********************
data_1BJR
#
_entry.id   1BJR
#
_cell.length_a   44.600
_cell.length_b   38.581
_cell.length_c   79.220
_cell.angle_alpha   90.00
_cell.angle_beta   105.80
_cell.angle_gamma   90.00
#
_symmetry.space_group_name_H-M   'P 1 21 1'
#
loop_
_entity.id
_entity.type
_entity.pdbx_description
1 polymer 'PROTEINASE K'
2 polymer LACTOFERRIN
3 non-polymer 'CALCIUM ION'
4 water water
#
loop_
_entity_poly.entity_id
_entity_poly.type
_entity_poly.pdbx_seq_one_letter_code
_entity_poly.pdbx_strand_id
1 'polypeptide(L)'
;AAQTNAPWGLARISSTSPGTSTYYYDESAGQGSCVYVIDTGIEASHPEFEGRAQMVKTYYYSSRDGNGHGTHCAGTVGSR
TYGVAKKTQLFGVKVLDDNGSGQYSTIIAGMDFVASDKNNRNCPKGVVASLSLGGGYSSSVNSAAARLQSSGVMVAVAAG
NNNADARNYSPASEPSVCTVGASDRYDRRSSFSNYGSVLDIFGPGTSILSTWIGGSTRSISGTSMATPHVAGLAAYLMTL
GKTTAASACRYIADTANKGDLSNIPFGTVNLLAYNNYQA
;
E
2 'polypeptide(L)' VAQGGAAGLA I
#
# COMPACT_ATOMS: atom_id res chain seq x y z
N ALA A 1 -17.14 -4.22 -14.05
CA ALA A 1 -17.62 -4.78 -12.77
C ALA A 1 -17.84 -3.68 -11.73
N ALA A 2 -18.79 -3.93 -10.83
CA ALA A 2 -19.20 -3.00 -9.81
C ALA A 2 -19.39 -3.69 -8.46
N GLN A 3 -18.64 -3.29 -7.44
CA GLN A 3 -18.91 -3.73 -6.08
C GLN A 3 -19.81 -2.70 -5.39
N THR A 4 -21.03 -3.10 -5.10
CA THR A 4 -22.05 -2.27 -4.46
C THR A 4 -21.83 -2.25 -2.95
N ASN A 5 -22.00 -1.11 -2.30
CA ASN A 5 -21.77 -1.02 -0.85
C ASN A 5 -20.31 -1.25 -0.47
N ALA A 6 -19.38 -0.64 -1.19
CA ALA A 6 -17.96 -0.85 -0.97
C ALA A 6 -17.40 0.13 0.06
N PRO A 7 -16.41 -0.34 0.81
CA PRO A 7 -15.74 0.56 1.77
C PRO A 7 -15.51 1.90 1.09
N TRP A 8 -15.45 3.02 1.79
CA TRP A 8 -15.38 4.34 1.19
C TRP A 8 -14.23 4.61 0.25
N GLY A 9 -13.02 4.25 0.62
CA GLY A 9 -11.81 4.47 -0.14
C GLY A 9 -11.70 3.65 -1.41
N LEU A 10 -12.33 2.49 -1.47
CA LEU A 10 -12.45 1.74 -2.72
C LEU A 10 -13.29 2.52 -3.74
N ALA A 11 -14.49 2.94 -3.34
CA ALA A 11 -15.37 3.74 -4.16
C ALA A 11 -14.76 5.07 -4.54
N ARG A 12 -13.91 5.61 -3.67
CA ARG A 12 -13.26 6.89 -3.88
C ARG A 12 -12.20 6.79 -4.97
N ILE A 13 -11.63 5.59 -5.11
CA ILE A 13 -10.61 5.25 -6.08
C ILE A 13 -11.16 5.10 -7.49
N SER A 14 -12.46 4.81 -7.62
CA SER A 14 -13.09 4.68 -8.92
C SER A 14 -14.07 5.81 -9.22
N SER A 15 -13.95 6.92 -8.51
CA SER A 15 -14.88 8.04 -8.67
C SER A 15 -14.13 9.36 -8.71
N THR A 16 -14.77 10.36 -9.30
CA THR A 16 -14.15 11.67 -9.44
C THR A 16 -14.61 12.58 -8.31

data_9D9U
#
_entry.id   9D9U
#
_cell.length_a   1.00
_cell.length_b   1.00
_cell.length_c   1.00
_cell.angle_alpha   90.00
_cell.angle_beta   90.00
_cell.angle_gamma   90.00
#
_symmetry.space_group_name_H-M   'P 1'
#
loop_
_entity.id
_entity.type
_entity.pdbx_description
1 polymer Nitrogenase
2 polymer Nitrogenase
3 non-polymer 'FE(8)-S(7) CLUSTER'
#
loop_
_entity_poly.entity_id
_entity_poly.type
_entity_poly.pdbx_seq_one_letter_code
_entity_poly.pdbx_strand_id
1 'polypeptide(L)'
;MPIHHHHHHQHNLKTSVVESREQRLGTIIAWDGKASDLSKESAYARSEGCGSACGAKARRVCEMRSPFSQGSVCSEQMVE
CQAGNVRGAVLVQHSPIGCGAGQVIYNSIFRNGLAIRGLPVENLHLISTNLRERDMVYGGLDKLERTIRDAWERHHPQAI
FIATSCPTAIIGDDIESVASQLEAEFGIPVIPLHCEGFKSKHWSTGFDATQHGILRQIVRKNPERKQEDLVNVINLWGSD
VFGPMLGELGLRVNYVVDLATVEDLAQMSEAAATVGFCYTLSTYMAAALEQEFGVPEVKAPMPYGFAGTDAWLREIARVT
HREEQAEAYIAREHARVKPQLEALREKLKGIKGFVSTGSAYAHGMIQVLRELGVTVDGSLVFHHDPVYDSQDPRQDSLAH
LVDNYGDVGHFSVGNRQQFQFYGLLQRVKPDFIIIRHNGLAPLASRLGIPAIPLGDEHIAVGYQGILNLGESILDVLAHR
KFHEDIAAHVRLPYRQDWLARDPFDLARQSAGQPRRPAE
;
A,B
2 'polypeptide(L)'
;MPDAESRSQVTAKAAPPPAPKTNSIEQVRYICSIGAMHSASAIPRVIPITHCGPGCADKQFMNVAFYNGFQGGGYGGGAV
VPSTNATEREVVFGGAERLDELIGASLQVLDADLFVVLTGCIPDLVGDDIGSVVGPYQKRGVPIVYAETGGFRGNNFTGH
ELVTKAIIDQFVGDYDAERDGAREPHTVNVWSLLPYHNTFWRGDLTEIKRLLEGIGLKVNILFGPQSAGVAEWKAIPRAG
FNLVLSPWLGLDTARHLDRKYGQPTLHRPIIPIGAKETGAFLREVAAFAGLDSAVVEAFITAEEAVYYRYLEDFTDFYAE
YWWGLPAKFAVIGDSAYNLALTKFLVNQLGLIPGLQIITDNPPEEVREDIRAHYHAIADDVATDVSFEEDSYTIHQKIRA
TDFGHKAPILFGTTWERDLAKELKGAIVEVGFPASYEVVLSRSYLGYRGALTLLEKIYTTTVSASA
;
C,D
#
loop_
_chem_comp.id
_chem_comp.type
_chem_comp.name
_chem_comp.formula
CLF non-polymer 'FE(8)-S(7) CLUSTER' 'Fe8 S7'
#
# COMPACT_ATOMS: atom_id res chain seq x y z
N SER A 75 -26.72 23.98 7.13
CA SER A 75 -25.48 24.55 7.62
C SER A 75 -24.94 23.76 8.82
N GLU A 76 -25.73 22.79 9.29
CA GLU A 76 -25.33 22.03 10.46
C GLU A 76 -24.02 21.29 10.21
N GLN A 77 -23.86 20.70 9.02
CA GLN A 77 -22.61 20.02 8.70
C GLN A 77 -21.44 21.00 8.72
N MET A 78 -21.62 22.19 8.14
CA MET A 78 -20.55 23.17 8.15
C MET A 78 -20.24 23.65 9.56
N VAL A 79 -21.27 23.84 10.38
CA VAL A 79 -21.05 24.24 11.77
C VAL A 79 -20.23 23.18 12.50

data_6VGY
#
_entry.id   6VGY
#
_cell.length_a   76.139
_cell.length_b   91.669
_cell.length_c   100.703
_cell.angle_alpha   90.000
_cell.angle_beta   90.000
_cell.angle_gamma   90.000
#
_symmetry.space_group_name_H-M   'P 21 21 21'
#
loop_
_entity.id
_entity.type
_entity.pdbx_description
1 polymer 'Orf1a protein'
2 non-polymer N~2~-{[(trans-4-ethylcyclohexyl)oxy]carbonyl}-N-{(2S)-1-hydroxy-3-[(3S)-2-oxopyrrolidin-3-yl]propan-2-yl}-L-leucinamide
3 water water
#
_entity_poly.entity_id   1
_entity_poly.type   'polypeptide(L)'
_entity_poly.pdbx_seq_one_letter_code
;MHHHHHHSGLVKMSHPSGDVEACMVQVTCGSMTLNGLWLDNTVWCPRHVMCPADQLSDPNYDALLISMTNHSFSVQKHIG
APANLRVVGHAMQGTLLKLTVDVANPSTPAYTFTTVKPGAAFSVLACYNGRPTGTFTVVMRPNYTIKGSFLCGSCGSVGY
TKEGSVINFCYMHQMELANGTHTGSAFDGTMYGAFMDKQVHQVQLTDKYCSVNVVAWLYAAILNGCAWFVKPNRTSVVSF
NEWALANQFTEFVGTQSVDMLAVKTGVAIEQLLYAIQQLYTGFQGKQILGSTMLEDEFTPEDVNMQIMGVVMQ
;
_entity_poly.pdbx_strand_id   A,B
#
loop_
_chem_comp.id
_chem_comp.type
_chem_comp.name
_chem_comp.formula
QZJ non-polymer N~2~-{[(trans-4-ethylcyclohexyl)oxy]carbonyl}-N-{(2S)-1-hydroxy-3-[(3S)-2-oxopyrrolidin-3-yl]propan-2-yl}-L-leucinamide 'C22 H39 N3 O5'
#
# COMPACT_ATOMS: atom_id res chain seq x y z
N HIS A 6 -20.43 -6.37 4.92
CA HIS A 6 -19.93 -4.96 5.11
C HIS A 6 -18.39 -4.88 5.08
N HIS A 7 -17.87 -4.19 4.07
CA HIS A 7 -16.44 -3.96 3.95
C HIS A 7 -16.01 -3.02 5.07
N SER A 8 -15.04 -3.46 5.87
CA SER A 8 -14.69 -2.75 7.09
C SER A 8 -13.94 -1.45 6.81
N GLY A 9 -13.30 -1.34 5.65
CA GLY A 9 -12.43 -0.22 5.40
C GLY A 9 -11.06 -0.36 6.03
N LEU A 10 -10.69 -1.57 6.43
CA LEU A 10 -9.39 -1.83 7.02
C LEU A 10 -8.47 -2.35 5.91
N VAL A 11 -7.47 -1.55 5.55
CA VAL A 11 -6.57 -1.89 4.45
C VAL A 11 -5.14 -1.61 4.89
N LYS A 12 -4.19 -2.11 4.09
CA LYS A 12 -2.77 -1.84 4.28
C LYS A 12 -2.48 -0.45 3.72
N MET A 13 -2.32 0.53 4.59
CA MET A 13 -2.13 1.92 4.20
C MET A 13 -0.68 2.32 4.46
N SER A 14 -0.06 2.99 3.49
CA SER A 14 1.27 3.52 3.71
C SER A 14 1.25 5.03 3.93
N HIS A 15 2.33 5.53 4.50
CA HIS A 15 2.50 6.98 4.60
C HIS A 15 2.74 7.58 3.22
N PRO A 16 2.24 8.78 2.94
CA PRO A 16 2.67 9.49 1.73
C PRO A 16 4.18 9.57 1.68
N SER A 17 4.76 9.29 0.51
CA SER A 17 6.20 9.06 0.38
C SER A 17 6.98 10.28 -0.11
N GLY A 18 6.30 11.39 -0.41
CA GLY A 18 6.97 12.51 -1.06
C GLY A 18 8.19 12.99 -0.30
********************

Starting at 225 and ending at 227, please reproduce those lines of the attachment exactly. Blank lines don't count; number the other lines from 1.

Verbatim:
CA PRO A 16 2.67 9.49 1.73
C PRO A 16 4.18 9.57 1.68
N SER A 17 4.76 9.29 0.51